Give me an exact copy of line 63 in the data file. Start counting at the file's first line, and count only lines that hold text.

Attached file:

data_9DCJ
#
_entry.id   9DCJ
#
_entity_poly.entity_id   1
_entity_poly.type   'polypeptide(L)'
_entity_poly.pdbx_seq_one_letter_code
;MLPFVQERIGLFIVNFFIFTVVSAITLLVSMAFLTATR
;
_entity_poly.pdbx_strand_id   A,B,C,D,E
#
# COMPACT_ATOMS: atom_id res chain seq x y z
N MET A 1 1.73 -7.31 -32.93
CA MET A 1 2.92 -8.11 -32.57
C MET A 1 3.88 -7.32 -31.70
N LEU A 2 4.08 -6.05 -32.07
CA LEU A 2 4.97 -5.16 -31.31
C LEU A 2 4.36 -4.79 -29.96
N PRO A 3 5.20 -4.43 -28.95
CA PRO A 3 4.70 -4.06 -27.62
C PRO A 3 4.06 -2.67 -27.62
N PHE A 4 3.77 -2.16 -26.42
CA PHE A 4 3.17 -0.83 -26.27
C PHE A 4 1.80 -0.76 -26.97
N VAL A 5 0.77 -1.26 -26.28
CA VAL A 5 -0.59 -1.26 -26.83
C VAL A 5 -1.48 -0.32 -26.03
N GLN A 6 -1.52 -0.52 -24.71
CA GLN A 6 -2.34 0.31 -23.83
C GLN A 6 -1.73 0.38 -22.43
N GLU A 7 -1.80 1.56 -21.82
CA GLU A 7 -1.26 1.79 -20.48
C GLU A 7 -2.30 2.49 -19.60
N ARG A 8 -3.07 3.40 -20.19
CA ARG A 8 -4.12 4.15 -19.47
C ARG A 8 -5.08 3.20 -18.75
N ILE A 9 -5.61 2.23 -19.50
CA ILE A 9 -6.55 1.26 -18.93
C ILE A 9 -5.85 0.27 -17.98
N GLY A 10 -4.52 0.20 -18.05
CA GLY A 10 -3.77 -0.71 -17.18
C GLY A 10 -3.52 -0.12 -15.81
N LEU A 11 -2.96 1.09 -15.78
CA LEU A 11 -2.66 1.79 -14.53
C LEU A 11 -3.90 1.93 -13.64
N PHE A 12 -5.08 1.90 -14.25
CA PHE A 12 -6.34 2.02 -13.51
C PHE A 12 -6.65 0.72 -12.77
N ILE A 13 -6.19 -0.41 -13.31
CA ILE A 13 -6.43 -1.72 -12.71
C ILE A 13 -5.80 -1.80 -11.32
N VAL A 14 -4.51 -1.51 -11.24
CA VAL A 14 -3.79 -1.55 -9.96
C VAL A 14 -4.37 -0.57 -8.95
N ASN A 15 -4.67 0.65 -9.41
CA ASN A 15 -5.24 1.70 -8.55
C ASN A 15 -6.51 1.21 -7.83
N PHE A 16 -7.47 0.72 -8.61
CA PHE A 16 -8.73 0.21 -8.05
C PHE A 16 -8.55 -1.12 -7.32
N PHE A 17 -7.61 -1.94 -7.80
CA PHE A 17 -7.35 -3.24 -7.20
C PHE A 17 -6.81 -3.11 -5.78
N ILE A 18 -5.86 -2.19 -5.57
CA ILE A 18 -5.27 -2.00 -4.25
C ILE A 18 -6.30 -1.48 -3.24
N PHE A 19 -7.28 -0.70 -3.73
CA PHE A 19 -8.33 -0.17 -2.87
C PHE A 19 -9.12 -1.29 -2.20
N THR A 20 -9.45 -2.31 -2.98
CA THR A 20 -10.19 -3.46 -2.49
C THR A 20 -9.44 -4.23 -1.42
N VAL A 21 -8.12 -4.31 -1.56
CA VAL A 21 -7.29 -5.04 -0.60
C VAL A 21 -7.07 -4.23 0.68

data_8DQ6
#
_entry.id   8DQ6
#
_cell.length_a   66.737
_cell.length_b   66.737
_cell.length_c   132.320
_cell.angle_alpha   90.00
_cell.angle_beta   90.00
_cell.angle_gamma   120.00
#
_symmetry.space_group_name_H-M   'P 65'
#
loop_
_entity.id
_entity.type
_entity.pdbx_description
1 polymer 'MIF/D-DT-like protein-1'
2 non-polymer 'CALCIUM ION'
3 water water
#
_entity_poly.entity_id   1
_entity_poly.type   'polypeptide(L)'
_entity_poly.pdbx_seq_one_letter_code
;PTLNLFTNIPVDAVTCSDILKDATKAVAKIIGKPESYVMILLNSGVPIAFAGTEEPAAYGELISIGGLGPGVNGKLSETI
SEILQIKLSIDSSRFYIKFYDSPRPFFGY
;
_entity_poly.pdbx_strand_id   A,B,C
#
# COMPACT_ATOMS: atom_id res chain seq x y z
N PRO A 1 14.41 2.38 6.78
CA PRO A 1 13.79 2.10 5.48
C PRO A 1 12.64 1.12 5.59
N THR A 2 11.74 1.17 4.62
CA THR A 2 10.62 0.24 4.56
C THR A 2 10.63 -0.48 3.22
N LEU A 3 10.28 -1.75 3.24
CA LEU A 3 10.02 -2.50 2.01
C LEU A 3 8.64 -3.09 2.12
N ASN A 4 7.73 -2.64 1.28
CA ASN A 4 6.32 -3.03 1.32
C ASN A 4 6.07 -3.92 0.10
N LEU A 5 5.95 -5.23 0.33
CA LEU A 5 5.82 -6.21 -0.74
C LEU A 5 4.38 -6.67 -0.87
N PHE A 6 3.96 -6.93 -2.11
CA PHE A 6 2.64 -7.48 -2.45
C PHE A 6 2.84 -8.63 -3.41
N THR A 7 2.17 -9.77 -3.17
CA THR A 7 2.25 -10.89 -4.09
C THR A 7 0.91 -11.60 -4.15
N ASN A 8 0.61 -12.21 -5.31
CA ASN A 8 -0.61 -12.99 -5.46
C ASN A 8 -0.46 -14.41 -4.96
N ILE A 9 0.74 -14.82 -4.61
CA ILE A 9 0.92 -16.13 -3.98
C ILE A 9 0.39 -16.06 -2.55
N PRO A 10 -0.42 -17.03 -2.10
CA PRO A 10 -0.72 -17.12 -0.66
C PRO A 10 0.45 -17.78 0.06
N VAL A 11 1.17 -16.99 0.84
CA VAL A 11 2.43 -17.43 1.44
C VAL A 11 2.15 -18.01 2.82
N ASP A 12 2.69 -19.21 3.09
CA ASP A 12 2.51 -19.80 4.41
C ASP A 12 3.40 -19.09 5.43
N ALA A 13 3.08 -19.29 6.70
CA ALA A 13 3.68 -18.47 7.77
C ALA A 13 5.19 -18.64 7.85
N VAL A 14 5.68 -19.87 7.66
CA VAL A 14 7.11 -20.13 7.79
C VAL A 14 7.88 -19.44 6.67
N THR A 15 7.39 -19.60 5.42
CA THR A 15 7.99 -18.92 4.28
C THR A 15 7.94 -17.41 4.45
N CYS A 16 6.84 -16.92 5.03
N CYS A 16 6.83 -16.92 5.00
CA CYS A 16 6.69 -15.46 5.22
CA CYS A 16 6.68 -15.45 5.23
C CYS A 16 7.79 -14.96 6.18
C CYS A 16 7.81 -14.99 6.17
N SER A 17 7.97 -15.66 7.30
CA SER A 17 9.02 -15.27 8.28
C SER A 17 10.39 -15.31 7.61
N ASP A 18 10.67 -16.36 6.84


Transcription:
C PHE A 17 -6.81 -3.11 -5.78